Obama said the voters he talks to don't ask him about Wright. "It's not what I hear. What I'm hearing is concern about gas prices. People are concerned about their jobs being shipped overseas," he said.

Obama urges early voting
At the rally, Obama said McCain's approach to the issue of high gas prices was typical of how Washington works.

"There's a problem, everybody's upset about gas prices. Let's find some short-term, quick-fix so we can say we did something, even though we didn't do anything," Obama said. He argued that reducing consumption and increasing the use of alternative fuels represent real long-term solutions to rising gasoline and diesel fuel prices.

Besides urging supporters to vote early, Clinton spent part of the day raising money. She and daughter Chelsea were to appear at a closed-door fundraiser in Greensboro, with two more fundraisers scheduled later in Charlotte.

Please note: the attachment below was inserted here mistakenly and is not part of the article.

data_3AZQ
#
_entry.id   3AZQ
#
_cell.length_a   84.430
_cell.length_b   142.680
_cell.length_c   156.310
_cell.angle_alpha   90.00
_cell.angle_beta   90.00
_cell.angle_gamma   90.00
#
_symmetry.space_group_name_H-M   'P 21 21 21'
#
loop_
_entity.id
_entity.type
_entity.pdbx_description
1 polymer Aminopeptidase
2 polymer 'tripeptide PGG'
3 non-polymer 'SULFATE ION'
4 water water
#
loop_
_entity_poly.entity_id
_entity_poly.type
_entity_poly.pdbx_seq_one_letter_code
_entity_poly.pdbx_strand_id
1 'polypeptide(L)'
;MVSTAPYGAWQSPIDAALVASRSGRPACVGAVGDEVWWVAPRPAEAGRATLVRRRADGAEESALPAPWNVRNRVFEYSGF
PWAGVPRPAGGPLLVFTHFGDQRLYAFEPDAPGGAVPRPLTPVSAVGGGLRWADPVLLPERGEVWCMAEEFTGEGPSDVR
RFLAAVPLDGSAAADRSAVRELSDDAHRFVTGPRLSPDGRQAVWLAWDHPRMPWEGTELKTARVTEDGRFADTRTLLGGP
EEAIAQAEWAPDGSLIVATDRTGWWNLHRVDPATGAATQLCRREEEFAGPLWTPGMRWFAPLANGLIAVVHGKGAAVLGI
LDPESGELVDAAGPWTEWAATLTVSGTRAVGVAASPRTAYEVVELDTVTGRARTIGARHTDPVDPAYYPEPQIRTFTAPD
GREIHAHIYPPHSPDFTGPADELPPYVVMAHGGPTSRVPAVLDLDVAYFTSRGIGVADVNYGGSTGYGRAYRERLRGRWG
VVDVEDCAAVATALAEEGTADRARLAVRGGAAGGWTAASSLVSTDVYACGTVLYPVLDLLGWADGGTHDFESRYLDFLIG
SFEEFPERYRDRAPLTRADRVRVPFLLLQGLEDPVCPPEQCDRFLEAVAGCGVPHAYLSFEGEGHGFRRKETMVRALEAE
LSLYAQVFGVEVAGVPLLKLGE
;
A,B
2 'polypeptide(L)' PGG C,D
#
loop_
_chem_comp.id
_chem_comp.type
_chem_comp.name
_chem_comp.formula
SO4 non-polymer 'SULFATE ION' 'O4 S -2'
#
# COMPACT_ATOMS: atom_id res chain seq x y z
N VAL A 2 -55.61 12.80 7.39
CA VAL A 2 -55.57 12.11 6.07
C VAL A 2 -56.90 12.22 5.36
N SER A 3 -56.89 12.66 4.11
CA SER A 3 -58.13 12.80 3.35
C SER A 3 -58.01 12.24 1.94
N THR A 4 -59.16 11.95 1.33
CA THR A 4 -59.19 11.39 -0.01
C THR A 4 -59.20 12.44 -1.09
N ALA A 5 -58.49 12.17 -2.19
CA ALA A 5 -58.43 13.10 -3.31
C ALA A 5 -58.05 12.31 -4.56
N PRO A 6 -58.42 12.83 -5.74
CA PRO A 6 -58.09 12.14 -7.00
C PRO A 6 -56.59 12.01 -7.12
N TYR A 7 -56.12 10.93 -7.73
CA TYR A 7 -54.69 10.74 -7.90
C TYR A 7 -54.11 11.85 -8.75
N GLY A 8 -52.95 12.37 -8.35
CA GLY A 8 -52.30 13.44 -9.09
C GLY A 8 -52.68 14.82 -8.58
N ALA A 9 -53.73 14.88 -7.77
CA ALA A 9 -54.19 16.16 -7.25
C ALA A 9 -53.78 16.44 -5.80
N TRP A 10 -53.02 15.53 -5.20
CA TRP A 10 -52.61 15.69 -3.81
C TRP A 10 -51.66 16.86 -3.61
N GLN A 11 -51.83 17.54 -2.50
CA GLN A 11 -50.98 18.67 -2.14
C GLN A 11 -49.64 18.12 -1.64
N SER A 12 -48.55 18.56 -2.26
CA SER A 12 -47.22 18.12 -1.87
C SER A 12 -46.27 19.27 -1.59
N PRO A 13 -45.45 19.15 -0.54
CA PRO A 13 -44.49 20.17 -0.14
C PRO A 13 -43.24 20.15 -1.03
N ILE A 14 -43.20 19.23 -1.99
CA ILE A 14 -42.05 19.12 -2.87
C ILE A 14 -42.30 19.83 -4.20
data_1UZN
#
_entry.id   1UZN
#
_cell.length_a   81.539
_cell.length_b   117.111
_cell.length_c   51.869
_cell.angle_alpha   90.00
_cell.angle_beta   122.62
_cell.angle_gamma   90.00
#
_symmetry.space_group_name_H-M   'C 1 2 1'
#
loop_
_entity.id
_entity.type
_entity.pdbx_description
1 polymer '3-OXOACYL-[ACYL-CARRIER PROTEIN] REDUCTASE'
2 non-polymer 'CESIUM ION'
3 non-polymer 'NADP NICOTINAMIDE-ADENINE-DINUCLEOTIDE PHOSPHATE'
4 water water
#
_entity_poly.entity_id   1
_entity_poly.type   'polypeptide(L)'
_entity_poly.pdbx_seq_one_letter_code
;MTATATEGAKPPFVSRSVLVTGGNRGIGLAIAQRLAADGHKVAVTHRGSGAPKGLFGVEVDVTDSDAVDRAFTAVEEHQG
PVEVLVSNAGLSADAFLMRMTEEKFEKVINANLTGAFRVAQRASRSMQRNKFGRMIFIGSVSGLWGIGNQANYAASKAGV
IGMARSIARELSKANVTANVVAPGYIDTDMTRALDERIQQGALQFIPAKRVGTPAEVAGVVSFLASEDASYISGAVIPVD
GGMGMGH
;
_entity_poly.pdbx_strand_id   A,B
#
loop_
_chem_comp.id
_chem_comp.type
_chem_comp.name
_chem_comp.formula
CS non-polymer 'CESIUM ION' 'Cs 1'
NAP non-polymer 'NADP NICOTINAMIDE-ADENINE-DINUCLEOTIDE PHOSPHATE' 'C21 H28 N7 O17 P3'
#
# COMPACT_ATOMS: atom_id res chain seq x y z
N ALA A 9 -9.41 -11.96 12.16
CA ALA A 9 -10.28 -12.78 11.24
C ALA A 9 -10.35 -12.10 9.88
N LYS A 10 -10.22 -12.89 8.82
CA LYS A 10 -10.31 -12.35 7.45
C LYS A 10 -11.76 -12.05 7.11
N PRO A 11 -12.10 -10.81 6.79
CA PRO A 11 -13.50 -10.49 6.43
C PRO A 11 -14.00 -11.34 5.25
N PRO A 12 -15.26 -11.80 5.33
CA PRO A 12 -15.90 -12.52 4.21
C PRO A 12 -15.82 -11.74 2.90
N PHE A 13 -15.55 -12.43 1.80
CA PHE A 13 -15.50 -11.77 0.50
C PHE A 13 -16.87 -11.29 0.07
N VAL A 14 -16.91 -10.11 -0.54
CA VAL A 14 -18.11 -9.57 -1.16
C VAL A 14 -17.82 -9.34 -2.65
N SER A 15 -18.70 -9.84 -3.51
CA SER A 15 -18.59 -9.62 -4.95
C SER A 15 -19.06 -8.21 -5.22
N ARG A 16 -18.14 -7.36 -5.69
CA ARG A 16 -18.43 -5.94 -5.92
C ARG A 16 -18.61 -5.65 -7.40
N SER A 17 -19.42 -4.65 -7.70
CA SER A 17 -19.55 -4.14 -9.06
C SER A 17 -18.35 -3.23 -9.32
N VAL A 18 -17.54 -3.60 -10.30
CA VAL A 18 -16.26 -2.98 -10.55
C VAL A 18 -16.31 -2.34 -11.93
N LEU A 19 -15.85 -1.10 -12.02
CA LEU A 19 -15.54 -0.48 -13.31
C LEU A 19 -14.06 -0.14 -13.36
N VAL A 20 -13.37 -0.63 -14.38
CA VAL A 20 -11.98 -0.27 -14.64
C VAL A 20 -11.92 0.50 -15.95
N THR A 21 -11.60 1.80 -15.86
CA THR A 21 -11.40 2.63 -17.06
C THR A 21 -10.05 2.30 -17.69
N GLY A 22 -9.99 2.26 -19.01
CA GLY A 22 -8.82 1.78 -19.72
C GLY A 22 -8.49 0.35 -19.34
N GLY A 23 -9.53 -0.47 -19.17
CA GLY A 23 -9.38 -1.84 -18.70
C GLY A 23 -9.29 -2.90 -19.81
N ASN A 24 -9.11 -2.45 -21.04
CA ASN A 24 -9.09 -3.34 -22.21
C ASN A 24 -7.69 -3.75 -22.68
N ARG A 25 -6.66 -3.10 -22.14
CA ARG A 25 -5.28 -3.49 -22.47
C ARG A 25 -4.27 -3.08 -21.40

Obama capped his day at the University of North Carolina's basketball arena, which was filled with about 15,000 cheering people he sought to energize to cast early ballots through Saturday. He presented himself as a longshot candidate who had bet that voters would give a little-known candidate a chance to make his case.

"My bet has paid off. My faith in the American people has been vindicated," he said.

In Washington, Democratic Party chief Howard Dean said either Clinton or Obama will know when it's time to drop out of the race for the nomination after the primaries end in early June.